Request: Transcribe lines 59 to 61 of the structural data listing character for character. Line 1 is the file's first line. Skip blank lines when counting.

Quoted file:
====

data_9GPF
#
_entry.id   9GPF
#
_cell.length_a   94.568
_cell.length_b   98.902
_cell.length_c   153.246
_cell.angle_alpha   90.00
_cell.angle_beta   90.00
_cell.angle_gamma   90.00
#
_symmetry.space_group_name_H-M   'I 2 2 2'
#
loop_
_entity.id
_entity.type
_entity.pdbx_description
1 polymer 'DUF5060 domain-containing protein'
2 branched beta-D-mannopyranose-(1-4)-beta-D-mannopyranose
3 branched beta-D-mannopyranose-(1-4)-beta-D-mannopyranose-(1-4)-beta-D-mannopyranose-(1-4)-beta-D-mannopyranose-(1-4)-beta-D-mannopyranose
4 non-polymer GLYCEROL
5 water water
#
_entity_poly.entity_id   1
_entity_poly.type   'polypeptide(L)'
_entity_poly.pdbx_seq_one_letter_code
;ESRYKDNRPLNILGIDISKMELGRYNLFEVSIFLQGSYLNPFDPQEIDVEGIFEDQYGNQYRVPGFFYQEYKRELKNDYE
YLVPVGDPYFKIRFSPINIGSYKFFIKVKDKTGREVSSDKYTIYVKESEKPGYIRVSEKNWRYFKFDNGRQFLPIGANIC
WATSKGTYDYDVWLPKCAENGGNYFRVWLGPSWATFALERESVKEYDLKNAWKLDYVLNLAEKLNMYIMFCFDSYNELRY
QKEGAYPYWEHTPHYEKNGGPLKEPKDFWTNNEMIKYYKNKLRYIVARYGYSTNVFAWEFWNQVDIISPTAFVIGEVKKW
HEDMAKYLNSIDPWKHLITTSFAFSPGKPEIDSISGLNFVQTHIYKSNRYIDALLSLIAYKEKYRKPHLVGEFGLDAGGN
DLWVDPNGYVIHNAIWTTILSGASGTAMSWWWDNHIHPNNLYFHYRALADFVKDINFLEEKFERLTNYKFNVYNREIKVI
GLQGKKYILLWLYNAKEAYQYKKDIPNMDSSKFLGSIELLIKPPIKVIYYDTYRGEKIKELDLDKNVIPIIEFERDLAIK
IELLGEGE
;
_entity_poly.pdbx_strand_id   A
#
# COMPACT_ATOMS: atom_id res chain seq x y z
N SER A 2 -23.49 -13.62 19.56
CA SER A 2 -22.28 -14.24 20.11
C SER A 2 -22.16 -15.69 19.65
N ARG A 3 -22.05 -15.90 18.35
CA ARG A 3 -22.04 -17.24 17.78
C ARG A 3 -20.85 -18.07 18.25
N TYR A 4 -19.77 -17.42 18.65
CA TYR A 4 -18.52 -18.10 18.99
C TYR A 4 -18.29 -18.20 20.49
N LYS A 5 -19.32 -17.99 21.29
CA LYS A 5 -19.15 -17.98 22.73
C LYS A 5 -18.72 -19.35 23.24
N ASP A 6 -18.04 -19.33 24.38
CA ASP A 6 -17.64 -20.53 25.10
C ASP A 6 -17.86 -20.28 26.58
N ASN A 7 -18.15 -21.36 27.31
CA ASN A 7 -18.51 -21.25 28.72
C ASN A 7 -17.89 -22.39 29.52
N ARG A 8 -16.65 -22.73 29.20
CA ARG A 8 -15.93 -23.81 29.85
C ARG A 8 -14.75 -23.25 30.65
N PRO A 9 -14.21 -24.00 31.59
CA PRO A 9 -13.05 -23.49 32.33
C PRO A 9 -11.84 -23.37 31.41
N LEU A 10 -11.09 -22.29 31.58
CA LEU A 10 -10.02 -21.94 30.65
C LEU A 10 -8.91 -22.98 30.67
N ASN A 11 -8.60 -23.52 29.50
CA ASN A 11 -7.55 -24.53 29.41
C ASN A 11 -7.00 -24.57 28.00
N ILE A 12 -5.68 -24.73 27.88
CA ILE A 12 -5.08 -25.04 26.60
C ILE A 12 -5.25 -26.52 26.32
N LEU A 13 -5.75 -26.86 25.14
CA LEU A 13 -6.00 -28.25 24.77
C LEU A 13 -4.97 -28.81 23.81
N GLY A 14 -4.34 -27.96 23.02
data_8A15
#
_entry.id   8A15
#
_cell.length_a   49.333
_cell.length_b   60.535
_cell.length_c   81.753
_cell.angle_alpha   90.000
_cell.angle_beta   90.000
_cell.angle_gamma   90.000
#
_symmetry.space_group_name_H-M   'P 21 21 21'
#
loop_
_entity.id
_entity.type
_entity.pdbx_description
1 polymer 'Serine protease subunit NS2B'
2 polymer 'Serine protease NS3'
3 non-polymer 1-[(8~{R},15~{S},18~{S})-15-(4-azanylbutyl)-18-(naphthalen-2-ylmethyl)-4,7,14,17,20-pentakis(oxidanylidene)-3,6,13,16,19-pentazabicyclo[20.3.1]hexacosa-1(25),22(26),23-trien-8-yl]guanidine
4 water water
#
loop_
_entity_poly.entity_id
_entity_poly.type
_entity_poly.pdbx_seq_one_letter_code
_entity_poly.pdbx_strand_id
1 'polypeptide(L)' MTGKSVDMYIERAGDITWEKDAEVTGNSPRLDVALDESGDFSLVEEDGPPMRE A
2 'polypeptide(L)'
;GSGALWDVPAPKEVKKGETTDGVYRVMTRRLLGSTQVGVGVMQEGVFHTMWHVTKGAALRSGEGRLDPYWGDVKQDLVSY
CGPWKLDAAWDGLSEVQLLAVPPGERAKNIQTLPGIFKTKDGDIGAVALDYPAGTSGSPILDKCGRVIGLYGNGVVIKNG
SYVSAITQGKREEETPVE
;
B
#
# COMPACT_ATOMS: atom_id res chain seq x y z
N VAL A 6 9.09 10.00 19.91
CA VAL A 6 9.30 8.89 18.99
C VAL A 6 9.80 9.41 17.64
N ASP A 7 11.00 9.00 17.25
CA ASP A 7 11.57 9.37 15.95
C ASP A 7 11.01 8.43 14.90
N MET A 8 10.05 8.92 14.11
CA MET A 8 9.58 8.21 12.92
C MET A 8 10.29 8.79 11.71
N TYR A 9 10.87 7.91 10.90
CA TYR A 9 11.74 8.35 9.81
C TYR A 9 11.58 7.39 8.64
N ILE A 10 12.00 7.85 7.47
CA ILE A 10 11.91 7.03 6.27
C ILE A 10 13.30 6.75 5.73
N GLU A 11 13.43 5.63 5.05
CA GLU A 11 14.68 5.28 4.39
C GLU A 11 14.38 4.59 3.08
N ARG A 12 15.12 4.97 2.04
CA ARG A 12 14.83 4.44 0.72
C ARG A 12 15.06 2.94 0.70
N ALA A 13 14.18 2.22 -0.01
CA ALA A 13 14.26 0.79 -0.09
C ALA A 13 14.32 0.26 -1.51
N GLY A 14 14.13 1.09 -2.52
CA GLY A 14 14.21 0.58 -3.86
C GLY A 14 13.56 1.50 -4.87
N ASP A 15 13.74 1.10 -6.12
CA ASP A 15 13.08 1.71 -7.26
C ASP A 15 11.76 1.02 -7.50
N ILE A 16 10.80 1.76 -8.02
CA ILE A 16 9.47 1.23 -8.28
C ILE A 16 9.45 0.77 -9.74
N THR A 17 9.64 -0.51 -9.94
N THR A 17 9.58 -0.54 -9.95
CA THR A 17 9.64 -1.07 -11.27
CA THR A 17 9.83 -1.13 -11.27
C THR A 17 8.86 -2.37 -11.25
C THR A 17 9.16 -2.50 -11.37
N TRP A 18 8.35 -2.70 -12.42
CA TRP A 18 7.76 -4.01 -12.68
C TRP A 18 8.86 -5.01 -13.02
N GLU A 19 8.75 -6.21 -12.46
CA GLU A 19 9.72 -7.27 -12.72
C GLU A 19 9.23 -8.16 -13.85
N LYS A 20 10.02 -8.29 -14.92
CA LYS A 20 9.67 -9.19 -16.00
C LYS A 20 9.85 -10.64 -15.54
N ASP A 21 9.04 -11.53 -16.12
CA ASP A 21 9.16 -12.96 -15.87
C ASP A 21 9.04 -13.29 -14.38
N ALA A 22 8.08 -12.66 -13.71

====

C ARG A 8 -14.75 -23.25 30.65
N PRO A 9 -14.21 -24.00 31.59
CA PRO A 9 -13.05 -23.49 32.33